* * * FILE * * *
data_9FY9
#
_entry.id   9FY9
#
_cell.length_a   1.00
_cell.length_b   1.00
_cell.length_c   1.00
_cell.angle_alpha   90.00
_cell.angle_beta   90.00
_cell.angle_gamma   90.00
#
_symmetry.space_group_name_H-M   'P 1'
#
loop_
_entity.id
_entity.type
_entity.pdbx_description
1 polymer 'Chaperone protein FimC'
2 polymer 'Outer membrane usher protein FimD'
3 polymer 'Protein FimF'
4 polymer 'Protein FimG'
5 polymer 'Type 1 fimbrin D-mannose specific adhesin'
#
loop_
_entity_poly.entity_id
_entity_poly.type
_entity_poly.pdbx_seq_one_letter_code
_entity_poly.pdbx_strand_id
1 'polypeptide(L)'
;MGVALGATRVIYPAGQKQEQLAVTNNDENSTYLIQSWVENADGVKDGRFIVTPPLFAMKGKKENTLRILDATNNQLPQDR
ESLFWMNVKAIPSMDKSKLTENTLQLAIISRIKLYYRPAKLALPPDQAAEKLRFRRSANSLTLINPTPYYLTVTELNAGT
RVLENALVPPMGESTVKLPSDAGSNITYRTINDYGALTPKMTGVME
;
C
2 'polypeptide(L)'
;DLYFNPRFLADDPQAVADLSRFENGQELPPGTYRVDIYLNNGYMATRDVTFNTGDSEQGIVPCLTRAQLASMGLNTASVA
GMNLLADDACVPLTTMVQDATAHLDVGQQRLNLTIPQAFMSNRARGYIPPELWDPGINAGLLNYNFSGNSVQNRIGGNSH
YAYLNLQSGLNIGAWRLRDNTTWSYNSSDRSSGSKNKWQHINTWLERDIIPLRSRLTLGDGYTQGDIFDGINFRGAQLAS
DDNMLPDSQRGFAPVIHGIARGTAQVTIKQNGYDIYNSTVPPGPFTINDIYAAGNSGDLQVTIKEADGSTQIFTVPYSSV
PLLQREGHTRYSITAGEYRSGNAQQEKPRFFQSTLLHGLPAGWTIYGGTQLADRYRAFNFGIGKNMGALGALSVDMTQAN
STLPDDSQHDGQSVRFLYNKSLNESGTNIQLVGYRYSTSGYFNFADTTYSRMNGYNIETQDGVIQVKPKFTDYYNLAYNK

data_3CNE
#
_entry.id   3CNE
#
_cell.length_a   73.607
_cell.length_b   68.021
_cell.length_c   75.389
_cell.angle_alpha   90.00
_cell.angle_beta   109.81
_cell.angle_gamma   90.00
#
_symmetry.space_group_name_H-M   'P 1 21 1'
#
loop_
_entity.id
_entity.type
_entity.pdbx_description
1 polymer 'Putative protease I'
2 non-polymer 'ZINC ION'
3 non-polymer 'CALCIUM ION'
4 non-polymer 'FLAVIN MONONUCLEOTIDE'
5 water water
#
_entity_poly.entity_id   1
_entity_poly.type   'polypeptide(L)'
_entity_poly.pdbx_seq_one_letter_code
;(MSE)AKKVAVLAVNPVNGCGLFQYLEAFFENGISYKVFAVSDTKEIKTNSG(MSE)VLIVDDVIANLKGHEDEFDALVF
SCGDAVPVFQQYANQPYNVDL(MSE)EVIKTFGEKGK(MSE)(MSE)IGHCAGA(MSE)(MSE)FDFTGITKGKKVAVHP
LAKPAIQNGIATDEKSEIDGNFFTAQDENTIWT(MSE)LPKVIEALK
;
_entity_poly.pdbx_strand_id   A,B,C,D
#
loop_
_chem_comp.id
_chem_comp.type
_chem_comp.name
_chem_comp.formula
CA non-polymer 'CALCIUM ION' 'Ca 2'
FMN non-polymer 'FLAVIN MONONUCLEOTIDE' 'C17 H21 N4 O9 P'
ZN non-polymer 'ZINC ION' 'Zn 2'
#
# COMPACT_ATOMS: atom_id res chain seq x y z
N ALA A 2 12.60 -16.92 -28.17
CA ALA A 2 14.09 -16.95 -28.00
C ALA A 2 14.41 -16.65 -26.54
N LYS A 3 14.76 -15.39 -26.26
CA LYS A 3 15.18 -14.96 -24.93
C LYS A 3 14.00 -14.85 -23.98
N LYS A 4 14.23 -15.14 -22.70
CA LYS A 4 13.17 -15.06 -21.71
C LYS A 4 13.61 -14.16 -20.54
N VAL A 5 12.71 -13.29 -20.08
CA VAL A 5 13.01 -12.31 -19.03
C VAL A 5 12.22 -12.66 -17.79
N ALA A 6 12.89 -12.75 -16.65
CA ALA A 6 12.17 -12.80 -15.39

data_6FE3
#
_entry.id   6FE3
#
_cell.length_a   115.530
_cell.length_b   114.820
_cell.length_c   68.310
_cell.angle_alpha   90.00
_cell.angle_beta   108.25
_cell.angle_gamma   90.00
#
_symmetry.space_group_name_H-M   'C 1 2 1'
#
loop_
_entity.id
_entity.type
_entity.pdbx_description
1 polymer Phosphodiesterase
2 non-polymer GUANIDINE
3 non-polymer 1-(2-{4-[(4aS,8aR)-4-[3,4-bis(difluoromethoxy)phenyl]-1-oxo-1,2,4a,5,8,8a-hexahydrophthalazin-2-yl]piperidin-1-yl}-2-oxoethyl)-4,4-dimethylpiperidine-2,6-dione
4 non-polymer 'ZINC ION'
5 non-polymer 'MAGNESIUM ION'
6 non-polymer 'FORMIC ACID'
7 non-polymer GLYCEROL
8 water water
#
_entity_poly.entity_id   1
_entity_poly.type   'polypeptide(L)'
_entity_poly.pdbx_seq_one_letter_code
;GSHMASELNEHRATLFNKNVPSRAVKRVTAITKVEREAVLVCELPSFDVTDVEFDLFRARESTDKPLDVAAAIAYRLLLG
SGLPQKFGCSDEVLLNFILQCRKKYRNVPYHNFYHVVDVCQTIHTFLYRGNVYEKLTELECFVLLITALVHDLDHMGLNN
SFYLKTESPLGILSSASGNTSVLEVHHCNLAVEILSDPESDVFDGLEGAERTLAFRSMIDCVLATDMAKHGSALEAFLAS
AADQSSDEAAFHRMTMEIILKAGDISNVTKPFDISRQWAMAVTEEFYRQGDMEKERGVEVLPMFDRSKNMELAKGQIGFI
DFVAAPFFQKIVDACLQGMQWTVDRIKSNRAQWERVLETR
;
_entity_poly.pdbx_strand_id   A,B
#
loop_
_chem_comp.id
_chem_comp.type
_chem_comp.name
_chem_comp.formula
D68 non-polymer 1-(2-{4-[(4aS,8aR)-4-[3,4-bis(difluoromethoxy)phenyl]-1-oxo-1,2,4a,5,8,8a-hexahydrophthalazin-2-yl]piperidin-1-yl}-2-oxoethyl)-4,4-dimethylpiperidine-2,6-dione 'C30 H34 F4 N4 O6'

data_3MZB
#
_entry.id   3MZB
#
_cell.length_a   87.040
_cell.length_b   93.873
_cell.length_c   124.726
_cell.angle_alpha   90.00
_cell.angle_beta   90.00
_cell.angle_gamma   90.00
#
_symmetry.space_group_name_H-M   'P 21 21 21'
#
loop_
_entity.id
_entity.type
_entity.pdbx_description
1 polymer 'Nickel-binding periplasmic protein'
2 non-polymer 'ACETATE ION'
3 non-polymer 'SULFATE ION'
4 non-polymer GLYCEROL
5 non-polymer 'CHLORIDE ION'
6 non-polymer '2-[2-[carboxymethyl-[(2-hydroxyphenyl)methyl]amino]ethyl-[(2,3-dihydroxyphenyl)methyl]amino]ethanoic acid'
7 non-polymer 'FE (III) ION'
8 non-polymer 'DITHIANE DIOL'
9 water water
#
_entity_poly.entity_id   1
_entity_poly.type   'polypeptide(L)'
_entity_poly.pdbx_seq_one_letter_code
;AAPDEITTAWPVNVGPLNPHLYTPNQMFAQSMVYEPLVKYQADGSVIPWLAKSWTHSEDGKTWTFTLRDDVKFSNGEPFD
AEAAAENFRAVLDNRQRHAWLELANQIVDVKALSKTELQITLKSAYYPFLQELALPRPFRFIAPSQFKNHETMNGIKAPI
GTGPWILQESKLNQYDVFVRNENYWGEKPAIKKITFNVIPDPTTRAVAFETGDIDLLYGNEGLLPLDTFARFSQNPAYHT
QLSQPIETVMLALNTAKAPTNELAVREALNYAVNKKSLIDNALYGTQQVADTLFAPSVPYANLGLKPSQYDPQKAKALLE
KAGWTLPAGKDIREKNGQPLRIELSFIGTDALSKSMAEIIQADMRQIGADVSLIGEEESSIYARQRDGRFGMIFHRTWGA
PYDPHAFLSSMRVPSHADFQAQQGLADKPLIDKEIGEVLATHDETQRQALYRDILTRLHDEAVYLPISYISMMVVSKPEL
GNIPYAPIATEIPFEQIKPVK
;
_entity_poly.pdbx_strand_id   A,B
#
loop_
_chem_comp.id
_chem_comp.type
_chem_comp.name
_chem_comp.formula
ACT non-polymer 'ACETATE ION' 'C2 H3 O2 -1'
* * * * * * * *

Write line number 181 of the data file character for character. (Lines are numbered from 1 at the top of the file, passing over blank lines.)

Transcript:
loop_